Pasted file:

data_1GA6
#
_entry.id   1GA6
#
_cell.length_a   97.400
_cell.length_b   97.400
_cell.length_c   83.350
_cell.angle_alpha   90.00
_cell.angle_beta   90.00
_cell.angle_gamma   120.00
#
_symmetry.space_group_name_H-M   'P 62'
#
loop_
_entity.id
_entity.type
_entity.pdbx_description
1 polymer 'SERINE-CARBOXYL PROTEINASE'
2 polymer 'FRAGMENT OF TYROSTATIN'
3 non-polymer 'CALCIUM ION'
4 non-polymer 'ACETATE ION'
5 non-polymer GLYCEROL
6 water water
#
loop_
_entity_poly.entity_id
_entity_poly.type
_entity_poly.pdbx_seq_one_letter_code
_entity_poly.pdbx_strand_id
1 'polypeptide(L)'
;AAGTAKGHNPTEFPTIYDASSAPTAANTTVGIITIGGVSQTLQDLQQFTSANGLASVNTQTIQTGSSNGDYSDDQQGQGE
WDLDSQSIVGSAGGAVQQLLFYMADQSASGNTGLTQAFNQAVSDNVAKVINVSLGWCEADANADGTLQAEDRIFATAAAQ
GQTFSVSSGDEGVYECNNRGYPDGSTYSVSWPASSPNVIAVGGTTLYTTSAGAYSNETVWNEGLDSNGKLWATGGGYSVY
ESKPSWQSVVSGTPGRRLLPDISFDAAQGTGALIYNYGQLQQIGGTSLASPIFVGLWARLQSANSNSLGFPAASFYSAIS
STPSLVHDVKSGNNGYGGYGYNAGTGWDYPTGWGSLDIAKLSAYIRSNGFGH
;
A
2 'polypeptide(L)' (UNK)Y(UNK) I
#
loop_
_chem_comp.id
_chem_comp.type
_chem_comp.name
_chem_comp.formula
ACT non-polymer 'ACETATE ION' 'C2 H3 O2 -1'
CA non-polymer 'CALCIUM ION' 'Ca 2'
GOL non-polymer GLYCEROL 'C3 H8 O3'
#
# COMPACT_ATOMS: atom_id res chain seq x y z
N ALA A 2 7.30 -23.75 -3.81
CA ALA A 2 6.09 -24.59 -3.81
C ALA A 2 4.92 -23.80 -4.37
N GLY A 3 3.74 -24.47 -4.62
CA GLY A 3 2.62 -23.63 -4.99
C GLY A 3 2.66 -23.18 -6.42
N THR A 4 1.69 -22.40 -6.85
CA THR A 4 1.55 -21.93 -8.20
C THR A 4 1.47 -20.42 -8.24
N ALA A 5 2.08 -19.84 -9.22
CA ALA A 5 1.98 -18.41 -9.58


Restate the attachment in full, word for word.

data_1GA6
#
_entry.id   1GA6
#
_cell.length_a   97.400
_cell.length_b   97.400
_cell.length_c   83.350
_cell.angle_alpha   90.00
_cell.angle_beta   90.00
_cell.angle_gamma   120.00
#
_symmetry.space_group_name_H-M   'P 62'
#
loop_
_entity.id
_entity.type
_entity.pdbx_description
1 polymer 'SERINE-CARBOXYL PROTEINASE'
2 polymer 'FRAGMENT OF TYROSTATIN'
3 non-polymer 'CALCIUM ION'
4 non-polymer 'ACETATE ION'
5 non-polymer GLYCEROL
6 water water
#
loop_
_entity_poly.entity_id
_entity_poly.type
_entity_poly.pdbx_seq_one_letter_code
_entity_poly.pdbx_strand_id
1 'polypeptide(L)'
;AAGTAKGHNPTEFPTIYDASSAPTAANTTVGIITIGGVSQTLQDLQQFTSANGLASVNTQTIQTGSSNGDYSDDQQGQGE
WDLDSQSIVGSAGGAVQQLLFYMADQSASGNTGLTQAFNQAVSDNVAKVINVSLGWCEADANADGTLQAEDRIFATAAAQ
GQTFSVSSGDEGVYECNNRGYPDGSTYSVSWPASSPNVIAVGGTTLYTTSAGAYSNETVWNEGLDSNGKLWATGGGYSVY
ESKPSWQSVVSGTPGRRLLPDISFDAAQGTGALIYNYGQLQQIGGTSLASPIFVGLWARLQSANSNSLGFPAASFYSAIS
STPSLVHDVKSGNNGYGGYGYNAGTGWDYPTGWGSLDIAKLSAYIRSNGFGH
;
A
2 'polypeptide(L)' (UNK)Y(UNK) I
#
loop_
_chem_comp.id
_chem_comp.type
_chem_comp.name
_chem_comp.formula
ACT non-polymer 'ACETATE ION' 'C2 H3 O2 -1'
CA non-polymer 'CALCIUM ION' 'Ca 2'
GOL non-polymer GLYCEROL 'C3 H8 O3'
#
# COMPACT_ATOMS: atom_id res chain seq x y z
N ALA A 2 7.30 -23.75 -3.81
CA ALA A 2 6.09 -24.59 -3.81
C ALA A 2 4.92 -23.80 -4.37
N GLY A 3 3.74 -24.47 -4.62
CA GLY A 3 2.62 -23.63 -4.99
C GLY A 3 2.66 -23.18 -6.42
N THR A 4 1.69 -22.40 -6.85
CA THR A 4 1.55 -21.93 -8.20
C THR A 4 1.47 -20.42 -8.24
N ALA A 5 2.08 -19.84 -9.22
CA ALA A 5 1.98 -18.41 -9.58